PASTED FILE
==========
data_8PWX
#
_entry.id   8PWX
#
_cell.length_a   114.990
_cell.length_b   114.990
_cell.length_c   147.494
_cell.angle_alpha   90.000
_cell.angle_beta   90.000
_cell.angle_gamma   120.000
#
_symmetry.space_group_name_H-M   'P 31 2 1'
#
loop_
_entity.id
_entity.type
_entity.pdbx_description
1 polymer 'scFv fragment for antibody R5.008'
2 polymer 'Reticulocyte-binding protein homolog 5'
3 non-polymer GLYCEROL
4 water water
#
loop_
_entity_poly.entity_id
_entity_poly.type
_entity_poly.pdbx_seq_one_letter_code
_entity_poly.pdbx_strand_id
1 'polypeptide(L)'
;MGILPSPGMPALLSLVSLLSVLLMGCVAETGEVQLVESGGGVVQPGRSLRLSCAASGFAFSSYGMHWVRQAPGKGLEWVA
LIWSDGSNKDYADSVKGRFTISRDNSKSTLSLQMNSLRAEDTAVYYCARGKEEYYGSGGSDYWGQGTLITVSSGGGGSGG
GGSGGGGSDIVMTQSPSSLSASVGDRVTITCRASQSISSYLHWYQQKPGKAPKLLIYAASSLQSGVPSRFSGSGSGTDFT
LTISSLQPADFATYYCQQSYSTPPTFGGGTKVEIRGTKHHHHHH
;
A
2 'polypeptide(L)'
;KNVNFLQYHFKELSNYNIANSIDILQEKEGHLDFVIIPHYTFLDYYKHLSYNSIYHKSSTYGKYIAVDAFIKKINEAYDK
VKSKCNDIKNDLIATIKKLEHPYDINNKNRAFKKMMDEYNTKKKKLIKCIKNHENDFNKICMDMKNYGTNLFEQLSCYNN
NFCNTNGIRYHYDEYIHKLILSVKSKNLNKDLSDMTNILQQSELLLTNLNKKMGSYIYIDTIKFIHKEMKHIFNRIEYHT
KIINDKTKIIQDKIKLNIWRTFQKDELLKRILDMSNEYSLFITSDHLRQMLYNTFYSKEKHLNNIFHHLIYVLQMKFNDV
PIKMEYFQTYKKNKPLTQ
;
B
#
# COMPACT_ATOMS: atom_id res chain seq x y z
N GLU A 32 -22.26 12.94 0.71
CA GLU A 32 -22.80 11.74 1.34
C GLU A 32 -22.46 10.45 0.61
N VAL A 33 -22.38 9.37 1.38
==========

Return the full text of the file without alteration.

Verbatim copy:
data_8PWX
#
_entry.id   8PWX
#
_cell.length_a   114.990
_cell.length_b   114.990
_cell.length_c   147.494
_cell.angle_alpha   90.000
_cell.angle_beta   90.000
_cell.angle_gamma   120.000
#
_symmetry.space_group_name_H-M   'P 31 2 1'
#
loop_
_entity.id
_entity.type
_entity.pdbx_description
1 polymer 'scFv fragment for antibody R5.008'
2 polymer 'Reticulocyte-binding protein homolog 5'
3 non-polymer GLYCEROL
4 water water
#
loop_
_entity_poly.entity_id
_entity_poly.type
_entity_poly.pdbx_seq_one_letter_code
_entity_poly.pdbx_strand_id
1 'polypeptide(L)'
;MGILPSPGMPALLSLVSLLSVLLMGCVAETGEVQLVESGGGVVQPGRSLRLSCAASGFAFSSYGMHWVRQAPGKGLEWVA
LIWSDGSNKDYADSVKGRFTISRDNSKSTLSLQMNSLRAEDTAVYYCARGKEEYYGSGGSDYWGQGTLITVSSGGGGSGG
GGSGGGGSDIVMTQSPSSLSASVGDRVTITCRASQSISSYLHWYQQKPGKAPKLLIYAASSLQSGVPSRFSGSGSGTDFT
LTISSLQPADFATYYCQQSYSTPPTFGGGTKVEIRGTKHHHHHH
;
A
2 'polypeptide(L)'
;KNVNFLQYHFKELSNYNIANSIDILQEKEGHLDFVIIPHYTFLDYYKHLSYNSIYHKSSTYGKYIAVDAFIKKINEAYDK
VKSKCNDIKNDLIATIKKLEHPYDINNKNRAFKKMMDEYNTKKKKLIKCIKNHENDFNKICMDMKNYGTNLFEQLSCYNN
NFCNTNGIRYHYDEYIHKLILSVKSKNLNKDLSDMTNILQQSELLLTNLNKKMGSYIYIDTIKFIHKEMKHIFNRIEYHT
KIINDKTKIIQDKIKLNIWRTFQKDELLKRILDMSNEYSLFITSDHLRQMLYNTFYSKEKHLNNIFHHLIYVLQMKFNDV
PIKMEYFQTYKKNKPLTQ
;
B
#
# COMPACT_ATOMS: atom_id res chain seq x y z
N GLU A 32 -22.26 12.94 0.71
CA GLU A 32 -22.80 11.74 1.34
C GLU A 32 -22.46 10.45 0.61
N VAL A 33 -22.38 9.37 1.38